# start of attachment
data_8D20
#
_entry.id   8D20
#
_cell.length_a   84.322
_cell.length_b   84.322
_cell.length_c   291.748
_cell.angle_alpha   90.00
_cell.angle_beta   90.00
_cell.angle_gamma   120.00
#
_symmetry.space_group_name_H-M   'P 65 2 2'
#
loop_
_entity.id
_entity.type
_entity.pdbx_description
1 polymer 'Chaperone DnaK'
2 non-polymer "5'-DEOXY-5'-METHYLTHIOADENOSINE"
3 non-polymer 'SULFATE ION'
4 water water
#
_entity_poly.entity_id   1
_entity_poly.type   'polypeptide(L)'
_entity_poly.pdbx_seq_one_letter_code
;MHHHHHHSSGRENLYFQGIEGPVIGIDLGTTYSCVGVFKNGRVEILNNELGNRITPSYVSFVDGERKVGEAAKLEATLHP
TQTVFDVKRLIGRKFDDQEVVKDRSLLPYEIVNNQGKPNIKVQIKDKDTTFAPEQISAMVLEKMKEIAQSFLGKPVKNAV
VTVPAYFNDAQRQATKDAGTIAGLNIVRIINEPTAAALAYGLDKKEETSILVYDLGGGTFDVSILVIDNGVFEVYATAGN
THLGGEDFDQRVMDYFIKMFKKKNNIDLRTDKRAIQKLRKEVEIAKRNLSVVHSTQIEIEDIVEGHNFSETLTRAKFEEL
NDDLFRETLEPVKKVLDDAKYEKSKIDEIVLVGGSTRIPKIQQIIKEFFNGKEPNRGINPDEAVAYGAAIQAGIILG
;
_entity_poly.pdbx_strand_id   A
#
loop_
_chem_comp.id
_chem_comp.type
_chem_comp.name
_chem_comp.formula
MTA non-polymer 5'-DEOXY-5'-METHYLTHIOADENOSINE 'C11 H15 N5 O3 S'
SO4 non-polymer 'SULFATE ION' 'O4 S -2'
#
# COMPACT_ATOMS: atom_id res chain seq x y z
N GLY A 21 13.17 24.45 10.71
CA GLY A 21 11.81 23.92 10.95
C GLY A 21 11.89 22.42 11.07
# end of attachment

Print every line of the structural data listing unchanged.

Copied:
data_8D20
#
_entry.id   8D20
#
_cell.length_a   84.322
_cell.length_b   84.322
_cell.length_c   291.748
_cell.angle_alpha   90.00
_cell.angle_beta   90.00
_cell.angle_gamma   120.00
#
_symmetry.space_group_name_H-M   'P 65 2 2'
#
loop_
_entity.id
_entity.type
_entity.pdbx_description
1 polymer 'Chaperone DnaK'
2 non-polymer "5'-DEOXY-5'-METHYLTHIOADENOSINE"
3 non-polymer 'SULFATE ION'
4 water water
#
_entity_poly.entity_id   1
_entity_poly.type   'polypeptide(L)'
_entity_poly.pdbx_seq_one_letter_code
;MHHHHHHSSGRENLYFQGIEGPVIGIDLGTTYSCVGVFKNGRVEILNNELGNRITPSYVSFVDGERKVGEAAKLEATLHP
TQTVFDVKRLIGRKFDDQEVVKDRSLLPYEIVNNQGKPNIKVQIKDKDTTFAPEQISAMVLEKMKEIAQSFLGKPVKNAV
VTVPAYFNDAQRQATKDAGTIAGLNIVRIINEPTAAALAYGLDKKEETSILVYDLGGGTFDVSILVIDNGVFEVYATAGN
THLGGEDFDQRVMDYFIKMFKKKNNIDLRTDKRAIQKLRKEVEIAKRNLSVVHSTQIEIEDIVEGHNFSETLTRAKFEEL
NDDLFRETLEPVKKVLDDAKYEKSKIDEIVLVGGSTRIPKIQQIIKEFFNGKEPNRGINPDEAVAYGAAIQAGIILG
;
_entity_poly.pdbx_strand_id   A
#
loop_
_chem_comp.id
_chem_comp.type
_chem_comp.name
_chem_comp.formula
MTA non-polymer 5'-DEOXY-5'-METHYLTHIOADENOSINE 'C11 H15 N5 O3 S'
SO4 non-polymer 'SULFATE ION' 'O4 S -2'
#
# COMPACT_ATOMS: atom_id res chain seq x y z
N GLY A 21 13.17 24.45 10.71
CA GLY A 21 11.81 23.92 10.95
C GLY A 21 11.89 22.42 11.07